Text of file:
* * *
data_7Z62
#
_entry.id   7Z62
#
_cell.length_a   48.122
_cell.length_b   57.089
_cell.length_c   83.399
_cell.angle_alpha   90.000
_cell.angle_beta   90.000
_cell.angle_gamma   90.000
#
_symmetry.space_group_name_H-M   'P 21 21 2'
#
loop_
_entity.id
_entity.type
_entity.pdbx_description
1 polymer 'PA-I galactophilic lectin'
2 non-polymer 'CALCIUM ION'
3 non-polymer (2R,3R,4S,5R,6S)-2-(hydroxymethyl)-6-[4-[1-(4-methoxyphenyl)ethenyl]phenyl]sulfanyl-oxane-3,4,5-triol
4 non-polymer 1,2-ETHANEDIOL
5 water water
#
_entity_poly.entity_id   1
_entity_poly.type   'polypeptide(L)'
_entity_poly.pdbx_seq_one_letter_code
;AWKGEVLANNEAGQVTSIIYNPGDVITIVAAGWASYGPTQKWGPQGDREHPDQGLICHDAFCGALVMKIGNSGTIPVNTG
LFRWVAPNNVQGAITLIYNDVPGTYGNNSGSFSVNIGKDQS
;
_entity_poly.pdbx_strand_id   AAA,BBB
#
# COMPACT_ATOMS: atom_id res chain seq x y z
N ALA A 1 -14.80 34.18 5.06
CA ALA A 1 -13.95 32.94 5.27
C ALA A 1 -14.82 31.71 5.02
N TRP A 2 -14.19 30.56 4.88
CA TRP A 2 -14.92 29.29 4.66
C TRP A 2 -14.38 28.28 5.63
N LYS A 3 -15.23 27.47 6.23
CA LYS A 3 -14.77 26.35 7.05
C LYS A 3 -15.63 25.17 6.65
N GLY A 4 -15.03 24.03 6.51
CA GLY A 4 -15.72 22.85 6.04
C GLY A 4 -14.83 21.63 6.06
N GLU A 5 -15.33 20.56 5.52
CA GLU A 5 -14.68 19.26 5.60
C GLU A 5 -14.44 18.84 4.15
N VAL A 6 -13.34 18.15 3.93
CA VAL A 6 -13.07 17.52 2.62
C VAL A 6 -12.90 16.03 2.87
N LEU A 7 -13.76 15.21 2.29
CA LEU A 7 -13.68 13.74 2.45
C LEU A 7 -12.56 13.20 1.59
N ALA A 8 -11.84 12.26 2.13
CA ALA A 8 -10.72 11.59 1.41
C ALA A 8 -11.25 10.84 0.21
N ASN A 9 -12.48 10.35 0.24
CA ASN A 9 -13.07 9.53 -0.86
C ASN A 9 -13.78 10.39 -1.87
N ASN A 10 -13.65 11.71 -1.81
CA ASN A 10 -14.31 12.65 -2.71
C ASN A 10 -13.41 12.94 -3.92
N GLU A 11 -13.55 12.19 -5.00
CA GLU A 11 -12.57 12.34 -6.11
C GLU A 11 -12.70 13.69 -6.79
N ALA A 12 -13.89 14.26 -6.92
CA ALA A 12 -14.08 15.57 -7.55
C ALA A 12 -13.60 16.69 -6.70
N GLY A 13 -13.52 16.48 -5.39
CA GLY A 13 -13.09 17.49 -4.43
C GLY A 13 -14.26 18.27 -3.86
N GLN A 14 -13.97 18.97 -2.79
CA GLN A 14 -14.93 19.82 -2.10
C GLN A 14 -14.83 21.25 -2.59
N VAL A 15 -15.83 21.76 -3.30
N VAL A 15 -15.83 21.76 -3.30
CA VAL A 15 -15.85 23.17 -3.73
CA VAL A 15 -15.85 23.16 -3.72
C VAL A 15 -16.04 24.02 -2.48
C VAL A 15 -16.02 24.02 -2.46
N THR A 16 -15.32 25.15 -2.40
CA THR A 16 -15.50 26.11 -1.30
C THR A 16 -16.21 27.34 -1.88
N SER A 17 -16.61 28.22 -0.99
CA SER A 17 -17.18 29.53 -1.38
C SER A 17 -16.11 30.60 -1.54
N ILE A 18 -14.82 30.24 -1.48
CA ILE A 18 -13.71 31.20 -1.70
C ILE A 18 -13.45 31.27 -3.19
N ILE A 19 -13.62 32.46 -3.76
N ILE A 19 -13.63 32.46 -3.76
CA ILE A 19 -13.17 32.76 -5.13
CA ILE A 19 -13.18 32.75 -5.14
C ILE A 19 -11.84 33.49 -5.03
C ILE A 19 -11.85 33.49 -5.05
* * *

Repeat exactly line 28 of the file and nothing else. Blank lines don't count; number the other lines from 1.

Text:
LFRWVAPNNVQGAITLIYNDVPGTYGNNSGSFSVNIGKDQS